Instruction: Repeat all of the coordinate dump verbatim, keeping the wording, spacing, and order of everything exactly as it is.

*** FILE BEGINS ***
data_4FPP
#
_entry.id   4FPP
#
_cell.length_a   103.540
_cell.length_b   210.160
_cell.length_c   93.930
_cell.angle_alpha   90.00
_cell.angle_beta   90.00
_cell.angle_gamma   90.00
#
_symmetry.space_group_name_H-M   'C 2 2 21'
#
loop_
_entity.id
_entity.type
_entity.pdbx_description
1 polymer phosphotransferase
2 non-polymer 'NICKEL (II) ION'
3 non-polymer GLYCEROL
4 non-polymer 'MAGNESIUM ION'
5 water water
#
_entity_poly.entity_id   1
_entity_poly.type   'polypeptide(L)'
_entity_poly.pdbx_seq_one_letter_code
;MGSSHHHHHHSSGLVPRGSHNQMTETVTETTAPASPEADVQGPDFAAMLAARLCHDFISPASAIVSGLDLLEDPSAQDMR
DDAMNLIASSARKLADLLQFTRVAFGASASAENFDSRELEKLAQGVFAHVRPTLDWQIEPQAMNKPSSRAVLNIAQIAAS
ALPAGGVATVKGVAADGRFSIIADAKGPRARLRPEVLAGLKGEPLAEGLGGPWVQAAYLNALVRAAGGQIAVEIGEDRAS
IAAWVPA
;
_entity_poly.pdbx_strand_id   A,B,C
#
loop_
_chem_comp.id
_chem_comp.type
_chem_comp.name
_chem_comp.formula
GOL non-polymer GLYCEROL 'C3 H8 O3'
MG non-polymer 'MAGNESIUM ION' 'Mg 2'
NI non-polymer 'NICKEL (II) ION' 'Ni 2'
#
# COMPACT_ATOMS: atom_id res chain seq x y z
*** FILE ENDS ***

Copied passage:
data_4FPP
#
_entry.id   4FPP
#
_cell.length_a   103.540
_cell.length_b   210.160
_cell.length_c   93.930
_cell.angle_alpha   90.00
_cell.angle_beta   90.00
_cell.angle_gamma   90.00
#
_symmetry.space_group_name_H-M   'C 2 2 21'
#
loop_
_entity.id
_entity.type
_entity.pdbx_description
1 polymer phosphotransferase
2 non-polymer 'NICKEL (II) ION'
3 non-polymer GLYCEROL
4 non-polymer 'MAGNESIUM ION'
5 water water
#
_entity_poly.entity_id   1
_entity_poly.type   'polypeptide(L)'
_entity_poly.pdbx_seq_one_letter_code
;MGSSHHHHHHSSGLVPRGSHNQMTETVTETTAPASPEADVQGPDFAAMLAARLCHDFISPASAIVSGLDLLEDPSAQDMR
DDAMNLIASSARKLADLLQFTRVAFGASASAENFDSRELEKLAQGVFAHVRPTLDWQIEPQAMNKPSSRAVLNIAQIAAS
ALPAGGVATVKGVAADGRFSIIADAKGPRARLRPEVLAGLKGEPLAEGLGGPWVQAAYLNALVRAAGGQIAVEIGEDRAS
IAAWVPA
;
_entity_poly.pdbx_strand_id   A,B,C
#
loop_
_chem_comp.id
_chem_comp.type
_chem_comp.name
_chem_comp.formula
GOL non-polymer GLYCEROL 'C3 H8 O3'
MG non-polymer 'MAGNESIUM ION' 'Mg 2'
NI non-polymer 'NICKEL (II) ION' 'Ni 2'
#
# COMPACT_ATOMS: atom_id res chain seq x y z